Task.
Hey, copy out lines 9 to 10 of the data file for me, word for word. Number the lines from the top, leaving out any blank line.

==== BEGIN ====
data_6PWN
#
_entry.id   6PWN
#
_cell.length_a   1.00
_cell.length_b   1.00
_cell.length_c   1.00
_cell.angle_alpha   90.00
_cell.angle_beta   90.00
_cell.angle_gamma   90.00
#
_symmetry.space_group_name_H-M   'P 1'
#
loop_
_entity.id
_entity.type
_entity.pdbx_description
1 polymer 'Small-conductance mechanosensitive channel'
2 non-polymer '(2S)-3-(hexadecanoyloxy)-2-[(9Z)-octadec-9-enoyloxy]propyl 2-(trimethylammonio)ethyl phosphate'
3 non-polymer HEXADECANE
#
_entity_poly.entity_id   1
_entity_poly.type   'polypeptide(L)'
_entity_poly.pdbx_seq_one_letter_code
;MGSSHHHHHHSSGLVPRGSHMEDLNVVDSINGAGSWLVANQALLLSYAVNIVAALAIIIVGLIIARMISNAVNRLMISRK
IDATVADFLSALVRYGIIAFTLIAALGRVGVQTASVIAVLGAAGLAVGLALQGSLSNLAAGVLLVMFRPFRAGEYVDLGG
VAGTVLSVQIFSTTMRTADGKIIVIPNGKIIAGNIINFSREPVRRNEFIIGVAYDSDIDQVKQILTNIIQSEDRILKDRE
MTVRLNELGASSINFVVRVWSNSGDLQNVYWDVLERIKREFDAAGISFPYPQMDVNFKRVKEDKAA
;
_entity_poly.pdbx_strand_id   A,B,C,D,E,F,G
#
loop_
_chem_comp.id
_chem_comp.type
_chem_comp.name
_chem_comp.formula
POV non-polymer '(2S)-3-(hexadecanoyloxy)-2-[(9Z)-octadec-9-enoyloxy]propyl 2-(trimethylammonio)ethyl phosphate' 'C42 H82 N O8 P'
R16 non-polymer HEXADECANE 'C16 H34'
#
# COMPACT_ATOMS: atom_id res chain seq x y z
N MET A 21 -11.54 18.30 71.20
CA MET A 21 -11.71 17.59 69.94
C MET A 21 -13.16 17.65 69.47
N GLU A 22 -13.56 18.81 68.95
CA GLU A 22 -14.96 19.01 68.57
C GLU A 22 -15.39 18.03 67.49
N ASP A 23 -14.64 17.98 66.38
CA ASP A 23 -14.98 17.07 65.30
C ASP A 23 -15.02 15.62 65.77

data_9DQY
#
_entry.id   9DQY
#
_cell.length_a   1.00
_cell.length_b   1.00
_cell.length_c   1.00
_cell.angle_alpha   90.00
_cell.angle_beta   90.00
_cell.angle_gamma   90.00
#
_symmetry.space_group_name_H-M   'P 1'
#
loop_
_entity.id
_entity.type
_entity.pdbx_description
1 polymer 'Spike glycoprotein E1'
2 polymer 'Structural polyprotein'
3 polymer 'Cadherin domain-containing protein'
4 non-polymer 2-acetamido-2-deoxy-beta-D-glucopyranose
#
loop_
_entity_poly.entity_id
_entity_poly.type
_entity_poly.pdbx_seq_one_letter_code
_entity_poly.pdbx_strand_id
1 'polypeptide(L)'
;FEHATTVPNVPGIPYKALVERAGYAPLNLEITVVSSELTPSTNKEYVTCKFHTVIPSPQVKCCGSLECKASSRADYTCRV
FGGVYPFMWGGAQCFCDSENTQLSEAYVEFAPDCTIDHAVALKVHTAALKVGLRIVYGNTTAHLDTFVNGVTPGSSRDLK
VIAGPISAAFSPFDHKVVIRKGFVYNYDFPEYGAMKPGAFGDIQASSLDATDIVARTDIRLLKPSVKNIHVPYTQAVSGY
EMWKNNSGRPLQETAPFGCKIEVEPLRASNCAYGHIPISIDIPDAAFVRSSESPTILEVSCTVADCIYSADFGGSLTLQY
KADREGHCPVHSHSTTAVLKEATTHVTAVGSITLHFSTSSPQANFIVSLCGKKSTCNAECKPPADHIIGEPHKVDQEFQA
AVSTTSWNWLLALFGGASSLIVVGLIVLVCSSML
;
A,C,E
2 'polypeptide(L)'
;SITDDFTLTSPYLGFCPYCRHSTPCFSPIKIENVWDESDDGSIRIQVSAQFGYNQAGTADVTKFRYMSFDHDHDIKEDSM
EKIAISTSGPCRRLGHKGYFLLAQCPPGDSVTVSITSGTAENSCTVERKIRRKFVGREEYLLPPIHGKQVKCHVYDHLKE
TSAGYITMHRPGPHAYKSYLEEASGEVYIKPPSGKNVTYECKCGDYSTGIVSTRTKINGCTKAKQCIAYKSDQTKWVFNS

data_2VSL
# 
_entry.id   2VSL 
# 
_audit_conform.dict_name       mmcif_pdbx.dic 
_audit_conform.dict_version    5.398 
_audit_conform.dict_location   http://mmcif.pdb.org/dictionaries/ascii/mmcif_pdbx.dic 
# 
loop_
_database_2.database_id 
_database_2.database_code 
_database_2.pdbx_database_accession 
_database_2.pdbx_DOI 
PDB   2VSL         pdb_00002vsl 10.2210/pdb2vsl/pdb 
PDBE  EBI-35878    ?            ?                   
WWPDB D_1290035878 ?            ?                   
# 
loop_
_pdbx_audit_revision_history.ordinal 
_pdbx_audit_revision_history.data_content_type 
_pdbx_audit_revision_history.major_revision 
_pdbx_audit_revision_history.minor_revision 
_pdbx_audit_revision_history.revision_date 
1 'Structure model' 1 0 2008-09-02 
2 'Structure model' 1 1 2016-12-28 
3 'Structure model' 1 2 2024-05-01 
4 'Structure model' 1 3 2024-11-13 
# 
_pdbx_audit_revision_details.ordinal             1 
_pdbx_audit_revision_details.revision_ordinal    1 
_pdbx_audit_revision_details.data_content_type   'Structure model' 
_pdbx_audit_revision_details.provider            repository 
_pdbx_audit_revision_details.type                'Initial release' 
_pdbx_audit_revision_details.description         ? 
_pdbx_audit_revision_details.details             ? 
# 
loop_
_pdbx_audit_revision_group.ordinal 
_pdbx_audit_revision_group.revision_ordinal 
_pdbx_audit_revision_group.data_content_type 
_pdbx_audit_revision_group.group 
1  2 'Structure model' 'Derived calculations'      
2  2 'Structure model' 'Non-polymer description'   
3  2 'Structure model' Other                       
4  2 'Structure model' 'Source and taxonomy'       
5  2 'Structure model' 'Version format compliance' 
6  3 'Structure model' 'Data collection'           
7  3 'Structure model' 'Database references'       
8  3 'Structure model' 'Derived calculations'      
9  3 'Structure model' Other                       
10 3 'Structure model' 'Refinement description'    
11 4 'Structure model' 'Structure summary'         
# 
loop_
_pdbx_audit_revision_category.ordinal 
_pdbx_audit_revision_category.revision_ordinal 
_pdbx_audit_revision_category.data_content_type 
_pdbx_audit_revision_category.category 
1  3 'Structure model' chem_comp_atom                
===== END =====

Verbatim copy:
_cell.angle_beta   90.00
_cell.angle_gamma   90.00